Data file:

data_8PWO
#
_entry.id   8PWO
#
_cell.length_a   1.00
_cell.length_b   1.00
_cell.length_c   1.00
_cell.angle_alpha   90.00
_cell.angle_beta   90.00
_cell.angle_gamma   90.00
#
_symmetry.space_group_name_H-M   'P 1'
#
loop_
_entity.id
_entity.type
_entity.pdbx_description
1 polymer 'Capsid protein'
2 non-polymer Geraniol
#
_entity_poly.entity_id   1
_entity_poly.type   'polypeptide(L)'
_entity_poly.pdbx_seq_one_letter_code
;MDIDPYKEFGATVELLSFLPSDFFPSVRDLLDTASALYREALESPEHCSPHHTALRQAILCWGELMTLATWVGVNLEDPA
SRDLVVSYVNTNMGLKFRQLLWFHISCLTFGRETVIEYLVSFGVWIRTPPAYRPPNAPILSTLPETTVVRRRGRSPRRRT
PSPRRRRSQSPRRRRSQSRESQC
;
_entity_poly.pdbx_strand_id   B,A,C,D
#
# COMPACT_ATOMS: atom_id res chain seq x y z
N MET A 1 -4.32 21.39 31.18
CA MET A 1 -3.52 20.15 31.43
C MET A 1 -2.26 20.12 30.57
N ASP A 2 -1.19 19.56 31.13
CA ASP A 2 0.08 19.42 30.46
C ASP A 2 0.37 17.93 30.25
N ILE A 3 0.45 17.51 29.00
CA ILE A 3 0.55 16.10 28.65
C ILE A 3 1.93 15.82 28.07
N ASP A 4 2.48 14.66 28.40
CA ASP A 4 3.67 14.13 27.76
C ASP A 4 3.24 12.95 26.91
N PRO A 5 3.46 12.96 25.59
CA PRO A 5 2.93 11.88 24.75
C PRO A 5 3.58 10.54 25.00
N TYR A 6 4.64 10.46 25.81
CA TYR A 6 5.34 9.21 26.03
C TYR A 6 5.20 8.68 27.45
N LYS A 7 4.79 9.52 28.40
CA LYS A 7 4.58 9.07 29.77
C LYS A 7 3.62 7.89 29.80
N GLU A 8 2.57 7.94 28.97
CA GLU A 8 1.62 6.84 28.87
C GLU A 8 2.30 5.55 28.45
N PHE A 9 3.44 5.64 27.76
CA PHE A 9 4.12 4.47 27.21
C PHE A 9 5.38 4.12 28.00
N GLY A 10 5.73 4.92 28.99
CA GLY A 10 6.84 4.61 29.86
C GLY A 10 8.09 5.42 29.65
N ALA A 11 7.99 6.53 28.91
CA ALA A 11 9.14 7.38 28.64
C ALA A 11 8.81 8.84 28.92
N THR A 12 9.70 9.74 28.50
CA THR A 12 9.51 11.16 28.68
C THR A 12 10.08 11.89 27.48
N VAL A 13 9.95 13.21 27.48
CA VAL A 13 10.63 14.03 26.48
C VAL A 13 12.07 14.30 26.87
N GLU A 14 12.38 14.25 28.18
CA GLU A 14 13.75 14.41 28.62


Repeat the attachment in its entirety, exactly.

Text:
data_8PWO
#
_entry.id   8PWO
#
_cell.length_a   1.00
_cell.length_b   1.00
_cell.length_c   1.00
_cell.angle_alpha   90.00
_cell.angle_beta   90.00
_cell.angle_gamma   90.00
#
_symmetry.space_group_name_H-M   'P 1'
#
loop_
_entity.id
_entity.type
_entity.pdbx_description
1 polymer 'Capsid protein'
2 non-polymer Geraniol
#
_entity_poly.entity_id   1
_entity_poly.type   'polypeptide(L)'
_entity_poly.pdbx_seq_one_letter_code
;MDIDPYKEFGATVELLSFLPSDFFPSVRDLLDTASALYREALESPEHCSPHHTALRQAILCWGELMTLATWVGVNLEDPA
SRDLVVSYVNTNMGLKFRQLLWFHISCLTFGRETVIEYLVSFGVWIRTPPAYRPPNAPILSTLPETTVVRRRGRSPRRRT
PSPRRRRSQSPRRRRSQSRESQC
;
_entity_poly.pdbx_strand_id   B,A,C,D
#
# COMPACT_ATOMS: atom_id res chain seq x y z
N MET A 1 -4.32 21.39 31.18
CA MET A 1 -3.52 20.15 31.43
C MET A 1 -2.26 20.12 30.57
N ASP A 2 -1.19 19.56 31.13
CA ASP A 2 0.08 19.42 30.46
C ASP A 2 0.37 17.93 30.25
N ILE A 3 0.45 17.51 29.00
CA ILE A 3 0.55 16.10 28.65
C ILE A 3 1.93 15.82 28.07
N ASP A 4 2.48 14.66 28.40
CA ASP A 4 3.67 14.13 27.76
C ASP A 4 3.24 12.95 26.91
N PRO A 5 3.46 12.96 25.59
CA PRO A 5 2.93 11.88 24.75
C PRO A 5 3.58 10.54 25.00
N TYR A 6 4.64 10.46 25.81
CA TYR A 6 5.34 9.21 26.03
C TYR A 6 5.20 8.68 27.45
N LYS A 7 4.79 9.52 28.40
CA LYS A 7 4.58 9.07 29.77
C LYS A 7 3.62 7.89 29.80
N GLU A 8 2.57 7.94 28.97
CA GLU A 8 1.62 6.84 28.87
C GLU A 8 2.30 5.55 28.45
N PHE A 9 3.44 5.64 27.76
CA PHE A 9 4.12 4.47 27.21
C PHE A 9 5.38 4.12 28.00
N GLY A 10 5.73 4.92 28.99
CA GLY A 10 6.84 4.61 29.86
C GLY A 10 8.09 5.42 29.65
N ALA A 11 7.99 6.53 28.91
CA ALA A 11 9.14 7.38 28.64
C ALA A 11 8.81 8.84 28.92
N THR A 12 9.70 9.74 28.50
CA THR A 12 9.51 11.16 28.68
C THR A 12 10.08 11.89 27.48
N VAL A 13 9.95 13.21 27.48
CA VAL A 13 10.63 14.03 26.48
C VAL A 13 12.07 14.30 26.87
N GLU A 14 12.38 14.25 28.18
CA GLU A 14 13.75 14.41 28.62